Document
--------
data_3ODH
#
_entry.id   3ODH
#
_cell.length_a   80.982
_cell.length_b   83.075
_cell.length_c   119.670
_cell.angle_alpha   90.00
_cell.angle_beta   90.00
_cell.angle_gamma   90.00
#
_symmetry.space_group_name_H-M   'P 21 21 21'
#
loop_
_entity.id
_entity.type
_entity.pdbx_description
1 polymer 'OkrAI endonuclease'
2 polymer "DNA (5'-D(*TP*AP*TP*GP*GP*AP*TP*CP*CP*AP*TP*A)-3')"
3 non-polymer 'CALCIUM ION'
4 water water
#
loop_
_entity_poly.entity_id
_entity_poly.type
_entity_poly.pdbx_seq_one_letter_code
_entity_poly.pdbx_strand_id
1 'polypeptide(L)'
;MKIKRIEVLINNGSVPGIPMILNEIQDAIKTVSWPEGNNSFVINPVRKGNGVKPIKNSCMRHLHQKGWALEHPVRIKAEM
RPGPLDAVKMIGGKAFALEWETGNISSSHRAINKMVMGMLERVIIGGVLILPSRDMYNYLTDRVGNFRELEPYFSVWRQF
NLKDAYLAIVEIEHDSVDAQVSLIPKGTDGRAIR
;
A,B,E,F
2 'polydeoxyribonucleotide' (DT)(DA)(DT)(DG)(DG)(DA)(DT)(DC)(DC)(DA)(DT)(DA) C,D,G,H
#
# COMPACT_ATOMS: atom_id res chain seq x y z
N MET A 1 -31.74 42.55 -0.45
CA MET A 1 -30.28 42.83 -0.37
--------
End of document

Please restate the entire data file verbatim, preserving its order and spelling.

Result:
data_3ODH
#
_entry.id   3ODH
#
_cell.length_a   80.982
_cell.length_b   83.075
_cell.length_c   119.670
_cell.angle_alpha   90.00
_cell.angle_beta   90.00
_cell.angle_gamma   90.00
#
_symmetry.space_group_name_H-M   'P 21 21 21'
#
loop_
_entity.id
_entity.type
_entity.pdbx_description
1 polymer 'OkrAI endonuclease'
2 polymer "DNA (5'-D(*TP*AP*TP*GP*GP*AP*TP*CP*CP*AP*TP*A)-3')"
3 non-polymer 'CALCIUM ION'
4 water water
#
loop_
_entity_poly.entity_id
_entity_poly.type
_entity_poly.pdbx_seq_one_letter_code
_entity_poly.pdbx_strand_id
1 'polypeptide(L)'
;MKIKRIEVLINNGSVPGIPMILNEIQDAIKTVSWPEGNNSFVINPVRKGNGVKPIKNSCMRHLHQKGWALEHPVRIKAEM
RPGPLDAVKMIGGKAFALEWETGNISSSHRAINKMVMGMLERVIIGGVLILPSRDMYNYLTDRVGNFRELEPYFSVWRQF
NLKDAYLAIVEIEHDSVDAQVSLIPKGTDGRAIR
;
A,B,E,F
2 'polydeoxyribonucleotide' (DT)(DA)(DT)(DG)(DG)(DA)(DT)(DC)(DC)(DA)(DT)(DA) C,D,G,H
#
# COMPACT_ATOMS: atom_id res chain seq x y z
N MET A 1 -31.74 42.55 -0.45
CA MET A 1 -30.28 42.83 -0.37